Photo Credit/Ford Motor Co. Archives Photo Credit/Ford Motor Co. Archives
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A Primer On Jubilee

Jubilee Park is in Old East Dallas, south of Interstate 30 and north of Fair Park. But Jubilee hasn’t always been called Jubilee. Ben Leal is CEO of the Jubilee Park Community Center. The group is working to improve life in Jubilee Park, a 62-block area with about 5,500 people.  People have a sense of pride in Jubilee, Leal says. He explores the neighborhood – where it’s been, and where it’s going.


Why the name Jubilee

“St. Michael and All Angels was getting ready to celebrate their 50th anniversary,” Leal says. “So instead of building another chapel or adding on to their church, they actually wanted to give back to their community and back to their city. So they identified an area, a tired neighborhood in southeast Dallas, which is now called Jubilee Park since St. Michael’s was getting ready to celebrate their ‘jubilee.’”

The Ford assembly line in Old East Dallas in 1949.

The Ford assembly line in Old East Dallas in 1949. Photo Credit/Ford Motor Co. Archives

The Ford Motor Plant

The Ford Motor Co. plant opened in Old East Dallas in 1924 and dominated the neighborhood for decades. As A.C. Greene wrote in “Sketches from the Five States of Texas,” in the 1930s, the Dallas plant put oval stickers in the rear windows of cars that read “Built in Texas by Texas Labor.” In 1947, the millionth Texas Ford automobile rolled off the line. But the plant layout became obsolete, Greene writes in his book.

In 1970, the Ford plant shut down.

 

In 1952, Ford workers in Old East Dallas participated in a monthly square dance. Photo Credit/Ford Motor Co. Archives

In 1952, Ford workers in Old East Dallas participated in a monthly square dance. Photo Credit/Ford Motor Co. Archives

The neighborhood had ‘lost hope’

Jubilee is part of Old East Dallas, but when Interstate 30 was built in the 1960s, it isolated the area.

Ben Leal is CEO of the Jubilee Park & Community Center. Photo/Thorne Anderson

Ben Leal is CEO of the Jubilee Park & Community Center. Photo/Thorne Anderson

“I-30 acted as a kind of a belt that just cut it off from resources into the city,” Leal says.

Before the highway, the area “was a nice middle-class neighborhood,” Leal says. “So then the highway system came in and cut off a lot of resources.”

Then the Ford plant shut down. And everything changed.

“The Ford plant closed and a lot of the jobs left the neighborhood. So the neighborhood just kind of fell into neglect and was just a tired neighborhood that had lost hope.”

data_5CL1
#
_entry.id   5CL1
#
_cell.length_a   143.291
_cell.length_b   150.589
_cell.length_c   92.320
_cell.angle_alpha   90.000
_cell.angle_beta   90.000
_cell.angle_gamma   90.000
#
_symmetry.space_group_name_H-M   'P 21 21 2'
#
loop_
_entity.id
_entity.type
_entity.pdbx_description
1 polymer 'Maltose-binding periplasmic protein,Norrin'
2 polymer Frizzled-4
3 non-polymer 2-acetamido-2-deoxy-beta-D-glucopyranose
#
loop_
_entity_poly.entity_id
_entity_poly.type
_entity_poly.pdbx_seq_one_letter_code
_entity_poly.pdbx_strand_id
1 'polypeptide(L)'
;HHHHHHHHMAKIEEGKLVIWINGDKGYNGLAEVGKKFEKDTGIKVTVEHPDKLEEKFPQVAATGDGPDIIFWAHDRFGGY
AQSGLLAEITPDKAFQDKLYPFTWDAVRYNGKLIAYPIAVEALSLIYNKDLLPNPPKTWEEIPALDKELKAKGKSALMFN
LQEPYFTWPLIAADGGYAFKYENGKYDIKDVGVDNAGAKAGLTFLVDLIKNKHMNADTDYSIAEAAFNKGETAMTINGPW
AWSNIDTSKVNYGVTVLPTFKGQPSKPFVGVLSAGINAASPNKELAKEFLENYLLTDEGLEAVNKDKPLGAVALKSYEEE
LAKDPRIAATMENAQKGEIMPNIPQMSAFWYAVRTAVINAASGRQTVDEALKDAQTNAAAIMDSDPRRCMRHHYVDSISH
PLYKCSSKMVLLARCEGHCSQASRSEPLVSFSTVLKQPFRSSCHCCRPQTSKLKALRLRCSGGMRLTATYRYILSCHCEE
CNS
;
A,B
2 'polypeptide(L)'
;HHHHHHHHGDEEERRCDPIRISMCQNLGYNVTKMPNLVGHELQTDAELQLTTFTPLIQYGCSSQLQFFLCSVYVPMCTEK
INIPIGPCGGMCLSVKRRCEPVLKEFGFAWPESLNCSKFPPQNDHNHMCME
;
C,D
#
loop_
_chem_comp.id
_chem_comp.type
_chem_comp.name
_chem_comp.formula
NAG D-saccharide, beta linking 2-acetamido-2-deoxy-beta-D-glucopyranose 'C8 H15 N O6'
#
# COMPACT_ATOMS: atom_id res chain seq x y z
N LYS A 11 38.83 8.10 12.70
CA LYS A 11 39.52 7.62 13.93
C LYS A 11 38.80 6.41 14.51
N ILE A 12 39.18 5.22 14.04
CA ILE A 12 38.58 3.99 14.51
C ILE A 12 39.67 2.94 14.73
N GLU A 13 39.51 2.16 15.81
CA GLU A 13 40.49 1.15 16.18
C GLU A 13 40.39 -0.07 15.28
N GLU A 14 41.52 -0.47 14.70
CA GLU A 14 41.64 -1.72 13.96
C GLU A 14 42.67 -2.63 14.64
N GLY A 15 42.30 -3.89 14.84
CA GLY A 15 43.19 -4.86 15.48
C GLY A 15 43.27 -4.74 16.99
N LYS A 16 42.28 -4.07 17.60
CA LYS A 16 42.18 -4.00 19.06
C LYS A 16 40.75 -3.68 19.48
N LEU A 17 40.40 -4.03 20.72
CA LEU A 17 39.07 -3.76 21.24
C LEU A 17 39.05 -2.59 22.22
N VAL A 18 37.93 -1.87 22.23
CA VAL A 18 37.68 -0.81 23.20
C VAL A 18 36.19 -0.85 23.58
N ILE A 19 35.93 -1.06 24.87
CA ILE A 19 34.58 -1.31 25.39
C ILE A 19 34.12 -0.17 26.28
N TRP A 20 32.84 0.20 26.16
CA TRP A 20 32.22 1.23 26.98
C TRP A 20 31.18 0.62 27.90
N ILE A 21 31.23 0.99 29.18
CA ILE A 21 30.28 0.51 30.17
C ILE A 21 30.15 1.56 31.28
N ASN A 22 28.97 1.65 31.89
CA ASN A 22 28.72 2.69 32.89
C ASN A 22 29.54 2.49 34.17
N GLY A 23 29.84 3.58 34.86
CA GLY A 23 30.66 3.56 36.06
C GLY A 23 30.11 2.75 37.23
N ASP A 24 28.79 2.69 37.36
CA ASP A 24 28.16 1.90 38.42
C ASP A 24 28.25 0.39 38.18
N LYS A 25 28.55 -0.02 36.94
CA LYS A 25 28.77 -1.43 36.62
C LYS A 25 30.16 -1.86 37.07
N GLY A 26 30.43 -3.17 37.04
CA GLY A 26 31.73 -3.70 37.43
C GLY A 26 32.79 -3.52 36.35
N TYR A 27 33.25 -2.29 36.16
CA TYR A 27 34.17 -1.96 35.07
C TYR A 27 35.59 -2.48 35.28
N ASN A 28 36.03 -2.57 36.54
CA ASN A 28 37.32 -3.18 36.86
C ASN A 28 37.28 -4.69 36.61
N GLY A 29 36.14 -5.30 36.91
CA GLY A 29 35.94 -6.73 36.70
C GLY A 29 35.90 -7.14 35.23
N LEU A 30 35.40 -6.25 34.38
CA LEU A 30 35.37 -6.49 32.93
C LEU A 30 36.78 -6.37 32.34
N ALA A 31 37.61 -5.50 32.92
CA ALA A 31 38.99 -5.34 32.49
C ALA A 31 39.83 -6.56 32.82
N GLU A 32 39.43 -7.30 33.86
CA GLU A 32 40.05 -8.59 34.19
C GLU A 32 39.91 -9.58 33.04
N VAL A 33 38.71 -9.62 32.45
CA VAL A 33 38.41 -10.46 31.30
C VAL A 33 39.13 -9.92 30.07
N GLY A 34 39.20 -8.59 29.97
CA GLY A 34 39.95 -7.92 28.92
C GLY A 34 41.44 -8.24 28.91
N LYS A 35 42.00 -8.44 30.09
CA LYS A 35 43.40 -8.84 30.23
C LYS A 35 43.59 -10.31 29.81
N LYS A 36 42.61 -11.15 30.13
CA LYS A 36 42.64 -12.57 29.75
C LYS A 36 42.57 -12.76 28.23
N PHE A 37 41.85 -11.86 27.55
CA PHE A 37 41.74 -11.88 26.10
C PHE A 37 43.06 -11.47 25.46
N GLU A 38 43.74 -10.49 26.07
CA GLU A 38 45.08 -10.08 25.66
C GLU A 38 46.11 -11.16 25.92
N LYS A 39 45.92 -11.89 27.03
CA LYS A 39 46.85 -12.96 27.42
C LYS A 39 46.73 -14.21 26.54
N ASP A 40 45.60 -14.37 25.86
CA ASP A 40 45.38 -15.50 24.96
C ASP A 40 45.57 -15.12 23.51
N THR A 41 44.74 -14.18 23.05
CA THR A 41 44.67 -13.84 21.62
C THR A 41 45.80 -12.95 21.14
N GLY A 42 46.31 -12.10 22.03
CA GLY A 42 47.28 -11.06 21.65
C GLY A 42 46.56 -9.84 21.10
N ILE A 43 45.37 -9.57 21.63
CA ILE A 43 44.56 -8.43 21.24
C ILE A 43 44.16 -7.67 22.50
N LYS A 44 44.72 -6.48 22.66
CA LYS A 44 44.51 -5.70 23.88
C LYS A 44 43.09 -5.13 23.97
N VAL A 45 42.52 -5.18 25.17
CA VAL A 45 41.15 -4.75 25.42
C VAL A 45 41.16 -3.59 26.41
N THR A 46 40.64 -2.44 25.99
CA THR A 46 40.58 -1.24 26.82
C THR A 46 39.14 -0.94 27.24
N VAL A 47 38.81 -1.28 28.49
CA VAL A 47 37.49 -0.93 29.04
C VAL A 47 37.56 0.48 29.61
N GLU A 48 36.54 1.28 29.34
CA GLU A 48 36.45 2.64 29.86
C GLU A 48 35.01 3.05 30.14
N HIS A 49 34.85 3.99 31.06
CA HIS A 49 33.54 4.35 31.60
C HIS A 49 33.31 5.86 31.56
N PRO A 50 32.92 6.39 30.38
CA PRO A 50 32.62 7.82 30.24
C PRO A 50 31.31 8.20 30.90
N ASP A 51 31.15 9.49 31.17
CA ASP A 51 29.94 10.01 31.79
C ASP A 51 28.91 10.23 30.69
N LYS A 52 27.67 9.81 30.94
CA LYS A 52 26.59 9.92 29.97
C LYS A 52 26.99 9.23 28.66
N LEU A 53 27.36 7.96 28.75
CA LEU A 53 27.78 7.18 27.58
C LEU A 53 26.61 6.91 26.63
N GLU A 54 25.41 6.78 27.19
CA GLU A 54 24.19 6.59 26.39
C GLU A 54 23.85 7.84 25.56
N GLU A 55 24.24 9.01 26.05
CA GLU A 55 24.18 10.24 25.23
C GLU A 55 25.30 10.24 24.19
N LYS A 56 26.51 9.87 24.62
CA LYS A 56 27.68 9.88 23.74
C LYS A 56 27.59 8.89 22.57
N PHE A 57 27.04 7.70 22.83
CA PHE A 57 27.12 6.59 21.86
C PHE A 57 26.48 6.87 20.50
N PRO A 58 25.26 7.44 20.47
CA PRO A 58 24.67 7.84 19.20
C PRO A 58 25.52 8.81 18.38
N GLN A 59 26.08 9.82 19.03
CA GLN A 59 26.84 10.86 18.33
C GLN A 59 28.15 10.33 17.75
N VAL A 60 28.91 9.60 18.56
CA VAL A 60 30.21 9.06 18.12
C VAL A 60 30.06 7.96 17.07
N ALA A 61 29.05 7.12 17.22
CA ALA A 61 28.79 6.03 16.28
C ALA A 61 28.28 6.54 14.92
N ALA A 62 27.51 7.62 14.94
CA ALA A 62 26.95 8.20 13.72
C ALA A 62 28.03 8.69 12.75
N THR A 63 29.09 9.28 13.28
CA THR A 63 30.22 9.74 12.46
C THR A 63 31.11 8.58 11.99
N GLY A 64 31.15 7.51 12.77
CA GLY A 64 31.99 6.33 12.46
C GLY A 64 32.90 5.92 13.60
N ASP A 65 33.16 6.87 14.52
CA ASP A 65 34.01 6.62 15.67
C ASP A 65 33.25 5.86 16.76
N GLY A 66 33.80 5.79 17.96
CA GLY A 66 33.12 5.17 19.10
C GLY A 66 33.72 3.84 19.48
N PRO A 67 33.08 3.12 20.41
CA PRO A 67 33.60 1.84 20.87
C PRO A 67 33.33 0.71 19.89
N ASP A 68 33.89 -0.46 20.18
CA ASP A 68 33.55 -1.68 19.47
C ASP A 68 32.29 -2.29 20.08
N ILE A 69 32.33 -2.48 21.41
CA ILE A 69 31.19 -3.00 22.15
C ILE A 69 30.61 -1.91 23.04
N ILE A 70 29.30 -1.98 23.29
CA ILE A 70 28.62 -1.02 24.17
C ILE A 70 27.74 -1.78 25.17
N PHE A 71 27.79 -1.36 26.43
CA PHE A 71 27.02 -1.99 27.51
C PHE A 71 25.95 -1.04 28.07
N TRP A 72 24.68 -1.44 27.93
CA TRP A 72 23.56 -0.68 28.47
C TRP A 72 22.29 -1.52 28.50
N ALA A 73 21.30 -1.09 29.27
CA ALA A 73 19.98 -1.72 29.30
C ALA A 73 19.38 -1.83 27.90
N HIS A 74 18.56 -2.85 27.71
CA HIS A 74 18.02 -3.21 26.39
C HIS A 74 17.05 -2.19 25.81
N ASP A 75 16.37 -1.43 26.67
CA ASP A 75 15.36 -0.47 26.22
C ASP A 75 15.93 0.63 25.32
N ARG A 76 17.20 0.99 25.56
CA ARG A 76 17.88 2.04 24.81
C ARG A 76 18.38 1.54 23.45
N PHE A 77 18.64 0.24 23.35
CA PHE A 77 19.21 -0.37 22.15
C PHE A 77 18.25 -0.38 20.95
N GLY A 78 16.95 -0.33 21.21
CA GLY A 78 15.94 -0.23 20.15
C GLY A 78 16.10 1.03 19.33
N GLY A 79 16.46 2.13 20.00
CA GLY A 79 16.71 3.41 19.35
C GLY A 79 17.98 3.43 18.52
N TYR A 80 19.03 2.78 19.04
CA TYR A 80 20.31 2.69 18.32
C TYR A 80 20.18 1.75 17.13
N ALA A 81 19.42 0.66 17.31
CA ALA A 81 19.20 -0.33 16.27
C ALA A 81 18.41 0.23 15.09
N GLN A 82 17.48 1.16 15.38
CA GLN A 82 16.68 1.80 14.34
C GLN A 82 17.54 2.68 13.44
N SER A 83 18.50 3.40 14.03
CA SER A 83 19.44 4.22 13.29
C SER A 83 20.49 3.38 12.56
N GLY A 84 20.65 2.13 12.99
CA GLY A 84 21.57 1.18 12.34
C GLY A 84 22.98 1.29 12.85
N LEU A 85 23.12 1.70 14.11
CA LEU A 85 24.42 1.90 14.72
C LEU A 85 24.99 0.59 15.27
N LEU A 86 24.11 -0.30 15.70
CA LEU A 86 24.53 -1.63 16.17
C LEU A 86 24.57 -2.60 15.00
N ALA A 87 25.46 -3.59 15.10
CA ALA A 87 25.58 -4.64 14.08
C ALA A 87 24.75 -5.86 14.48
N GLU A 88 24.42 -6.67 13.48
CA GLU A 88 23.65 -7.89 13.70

Construction of Interstate 30 in the 1960s changed neighborhoods such as Jubilee Park. Photo Credit/The Dallas Morning News archive

Construction of Interstate 30 in the 1960s changed neighborhoods such as Jubilee Park. Photo/The Dallas Morning News archive

 Interactive: Jubilee Park

Hover over the graphic to compare a 1953 map of the neighborhood with a 1964 aerial picture.


Map Credit/Dallas Municipal Archives; Photo Credit/Texas Department of Transportation

What Jubilee looked like in the 1990s

Leal paints a picture of the neighborhood back in the day.

“Had you walked the streets of Jubilee 17 years ago you would’ve seen prostitutes walking the streets,” Leal says. “You would’ve seen dime bags and syringes littering the gutter. You would’ve seen gang members freely roaming the neighborhood and residents afraid to exit their home.”

Marcus Williams, a longtime Jubilee resident, remembers when the area was dangerous. Photo/Lara Solt

Marcus Williams, a longtime Jubilee resident, remembers when the area was dangerous. Photo/Lara Solt

Marcus Williams, a longtime Jubilee resident, recalls what life used to be like in the neighborhood. “You used to couldn’t walk down this street,” Williams says. “If you didn’t stay in this neighborhood, you’d get jacked, robbed or whatever. Back in the day, these streets would be crowded day in and day out all night long – shooting, fighting and all that.”

Leal says there’s been a resurgence in Jubilee over the past 17 years.

“You’re seeing new construction coming into that neighborhood,” Leal says. “It’s definitely turning around.”

 

About the Jubilee Park Community Center

The center has grown into six buildings spread across a five-acre campus. The center serves about 400 students in the summer. About 180 students are enrolled in the center’s after-school program, Leal says.

There’s also a police substation in Jubilee.

“We actually have a building on our campus called the Resource Center,” Leal says. “It houses a police storefront, code compliance and a community prosecutor. Since that building has been in place in our neighborhood, there’s been an increased presence of police in the neighborhood and we actually have 17 cameras spread out through the 62-block area that makes up Jubilee.”

Jubilee Park is a Dallas neighborhood between Interstate 30 and Fair Park. Photo/Lara Solt

Photo/Lara Solt

On the importance of the police presence

“There’s been a 64 percent reduction of crime in Jubilee since 2007,” Leal says. “And I can’t say enough great things about [Dallas police] and their involvement and their partnership with us. They act as our Cub Scout leaders. They act as our chaperones for field trips. They’re actively involved in the neighborhood.”

 

SLIDESHOW: THE FORD DAYS

  • The Ford plant in Old East Dallas in 1936. Photo Credit/Ford Motor Co. Archives

 


LEARN MORE

Visit the Jubilee Park & Community Center’s website.

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